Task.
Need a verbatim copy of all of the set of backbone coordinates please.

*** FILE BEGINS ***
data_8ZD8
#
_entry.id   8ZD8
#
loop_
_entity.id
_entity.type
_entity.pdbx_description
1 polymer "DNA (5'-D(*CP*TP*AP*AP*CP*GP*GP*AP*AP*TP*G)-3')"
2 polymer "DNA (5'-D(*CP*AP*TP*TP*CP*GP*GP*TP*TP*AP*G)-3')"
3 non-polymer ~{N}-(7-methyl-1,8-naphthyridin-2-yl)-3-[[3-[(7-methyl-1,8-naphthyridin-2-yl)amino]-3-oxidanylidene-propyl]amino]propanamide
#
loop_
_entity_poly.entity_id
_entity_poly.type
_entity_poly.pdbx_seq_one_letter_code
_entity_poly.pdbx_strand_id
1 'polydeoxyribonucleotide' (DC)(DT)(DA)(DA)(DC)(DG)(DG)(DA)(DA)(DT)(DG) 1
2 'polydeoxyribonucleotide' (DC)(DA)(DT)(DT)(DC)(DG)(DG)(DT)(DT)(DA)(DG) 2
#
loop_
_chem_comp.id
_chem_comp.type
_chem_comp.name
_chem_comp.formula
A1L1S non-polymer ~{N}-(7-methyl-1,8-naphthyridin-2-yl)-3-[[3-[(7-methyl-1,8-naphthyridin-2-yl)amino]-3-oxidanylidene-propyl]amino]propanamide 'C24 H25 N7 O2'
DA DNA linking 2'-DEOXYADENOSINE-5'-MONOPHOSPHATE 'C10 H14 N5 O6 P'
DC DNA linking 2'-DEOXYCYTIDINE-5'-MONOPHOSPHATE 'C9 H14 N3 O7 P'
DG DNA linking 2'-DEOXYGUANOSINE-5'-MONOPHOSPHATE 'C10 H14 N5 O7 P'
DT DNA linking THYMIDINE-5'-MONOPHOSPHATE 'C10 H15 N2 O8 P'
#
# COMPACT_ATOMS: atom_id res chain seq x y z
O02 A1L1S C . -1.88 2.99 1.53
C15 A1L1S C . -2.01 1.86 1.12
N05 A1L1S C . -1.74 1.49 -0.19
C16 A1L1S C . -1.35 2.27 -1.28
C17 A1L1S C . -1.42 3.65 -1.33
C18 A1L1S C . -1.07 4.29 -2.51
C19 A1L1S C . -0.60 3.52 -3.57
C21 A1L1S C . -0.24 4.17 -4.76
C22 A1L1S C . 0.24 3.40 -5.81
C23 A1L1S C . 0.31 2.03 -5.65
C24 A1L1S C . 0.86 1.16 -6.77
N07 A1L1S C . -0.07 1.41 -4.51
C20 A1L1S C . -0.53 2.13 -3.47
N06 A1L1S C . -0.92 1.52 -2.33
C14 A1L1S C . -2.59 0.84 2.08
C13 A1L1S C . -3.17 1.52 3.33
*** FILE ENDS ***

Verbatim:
data_8ZD8
#
_entry.id   8ZD8
#
loop_
_entity.id
_entity.type
_entity.pdbx_description
1 polymer "DNA (5'-D(*CP*TP*AP*AP*CP*GP*GP*AP*AP*TP*G)-3')"
2 polymer "DNA (5'-D(*CP*AP*TP*TP*CP*GP*GP*TP*TP*AP*G)-3')"
3 non-polymer ~{N}-(7-methyl-1,8-naphthyridin-2-yl)-3-[[3-[(7-methyl-1,8-naphthyridin-2-yl)amino]-3-oxidanylidene-propyl]amino]propanamide
#
loop_
_entity_poly.entity_id
_entity_poly.type
_entity_poly.pdbx_seq_one_letter_code
_entity_poly.pdbx_strand_id
1 'polydeoxyribonucleotide' (DC)(DT)(DA)(DA)(DC)(DG)(DG)(DA)(DA)(DT)(DG) 1
2 'polydeoxyribonucleotide' (DC)(DA)(DT)(DT)(DC)(DG)(DG)(DT)(DT)(DA)(DG) 2
#
loop_
_chem_comp.id
_chem_comp.type
_chem_comp.name
_chem_comp.formula
A1L1S non-polymer ~{N}-(7-methyl-1,8-naphthyridin-2-yl)-3-[[3-[(7-methyl-1,8-naphthyridin-2-yl)amino]-3-oxidanylidene-propyl]amino]propanamide 'C24 H25 N7 O2'
DA DNA linking 2'-DEOXYADENOSINE-5'-MONOPHOSPHATE 'C10 H14 N5 O6 P'
DC DNA linking 2'-DEOXYCYTIDINE-5'-MONOPHOSPHATE 'C9 H14 N3 O7 P'
DG DNA linking 2'-DEOXYGUANOSINE-5'-MONOPHOSPHATE 'C10 H14 N5 O7 P'
DT DNA linking THYMIDINE-5'-MONOPHOSPHATE 'C10 H15 N2 O8 P'
#
# COMPACT_ATOMS: atom_id res chain seq x y z
O02 A1L1S C . -1.88 2.99 1.53
C15 A1L1S C . -2.01 1.86 1.12
N05 A1L1S C . -1.74 1.49 -0.19
C16 A1L1S C . -1.35 2.27 -1.28
C17 A1L1S C . -1.42 3.65 -1.33
C18 A1L1S C . -1.07 4.29 -2.51
C19 A1L1S C . -0.60 3.52 -3.57
C21 A1L1S C . -0.24 4.17 -4.76
C22 A1L1S C . 0.24 3.40 -5.81
C23 A1L1S C . 0.31 2.03 -5.65
C24 A1L1S C . 0.86 1.16 -6.77
N07 A1L1S C . -0.07 1.41 -4.51
C20 A1L1S C . -0.53 2.13 -3.47
N06 A1L1S C . -0.92 1.52 -2.33
C14 A1L1S C . -2.59 0.84 2.08
C13 A1L1S C . -3.17 1.52 3.33